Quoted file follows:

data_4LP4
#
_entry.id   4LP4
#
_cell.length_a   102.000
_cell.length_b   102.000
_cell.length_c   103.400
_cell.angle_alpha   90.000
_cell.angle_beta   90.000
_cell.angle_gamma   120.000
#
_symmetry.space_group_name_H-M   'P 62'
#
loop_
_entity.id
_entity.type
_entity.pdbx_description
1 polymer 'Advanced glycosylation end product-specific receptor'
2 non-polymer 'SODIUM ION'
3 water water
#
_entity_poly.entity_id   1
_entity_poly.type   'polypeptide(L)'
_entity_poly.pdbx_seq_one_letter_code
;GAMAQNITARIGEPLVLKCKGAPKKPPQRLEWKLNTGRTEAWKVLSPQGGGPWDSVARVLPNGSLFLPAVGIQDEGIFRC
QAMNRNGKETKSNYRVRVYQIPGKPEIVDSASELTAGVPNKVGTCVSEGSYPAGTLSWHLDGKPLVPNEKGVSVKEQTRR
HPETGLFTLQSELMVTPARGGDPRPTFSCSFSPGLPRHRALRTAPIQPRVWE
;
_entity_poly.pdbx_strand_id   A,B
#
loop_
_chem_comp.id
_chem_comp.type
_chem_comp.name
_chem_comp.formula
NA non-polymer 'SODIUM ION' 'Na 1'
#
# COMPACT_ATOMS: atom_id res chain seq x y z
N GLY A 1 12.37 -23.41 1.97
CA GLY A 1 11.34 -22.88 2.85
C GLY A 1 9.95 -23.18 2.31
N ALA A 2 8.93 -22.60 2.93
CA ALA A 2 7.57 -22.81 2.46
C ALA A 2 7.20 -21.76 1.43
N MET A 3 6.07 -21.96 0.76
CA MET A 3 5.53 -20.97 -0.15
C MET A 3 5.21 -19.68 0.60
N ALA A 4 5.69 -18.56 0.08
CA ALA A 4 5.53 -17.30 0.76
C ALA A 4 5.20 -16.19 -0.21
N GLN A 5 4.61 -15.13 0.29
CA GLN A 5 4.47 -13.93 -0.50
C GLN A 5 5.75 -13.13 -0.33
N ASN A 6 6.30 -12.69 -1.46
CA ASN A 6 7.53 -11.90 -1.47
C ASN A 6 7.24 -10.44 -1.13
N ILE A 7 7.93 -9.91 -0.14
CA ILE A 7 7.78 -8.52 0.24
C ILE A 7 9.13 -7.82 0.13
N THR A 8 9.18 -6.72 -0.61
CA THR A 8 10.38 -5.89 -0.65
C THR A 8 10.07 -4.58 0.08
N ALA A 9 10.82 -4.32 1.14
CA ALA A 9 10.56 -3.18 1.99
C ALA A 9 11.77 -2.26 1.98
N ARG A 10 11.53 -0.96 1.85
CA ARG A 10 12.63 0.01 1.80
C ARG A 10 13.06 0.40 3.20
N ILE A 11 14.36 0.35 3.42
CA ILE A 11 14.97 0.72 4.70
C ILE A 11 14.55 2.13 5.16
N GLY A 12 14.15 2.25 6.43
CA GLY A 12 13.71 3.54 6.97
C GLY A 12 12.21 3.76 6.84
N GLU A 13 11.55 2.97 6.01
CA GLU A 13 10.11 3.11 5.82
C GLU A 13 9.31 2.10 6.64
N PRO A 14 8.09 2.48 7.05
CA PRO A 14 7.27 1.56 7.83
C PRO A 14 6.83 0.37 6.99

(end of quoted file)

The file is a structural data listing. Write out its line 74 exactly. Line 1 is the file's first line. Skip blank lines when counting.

C GLY A 12 12.21 3.76 6.84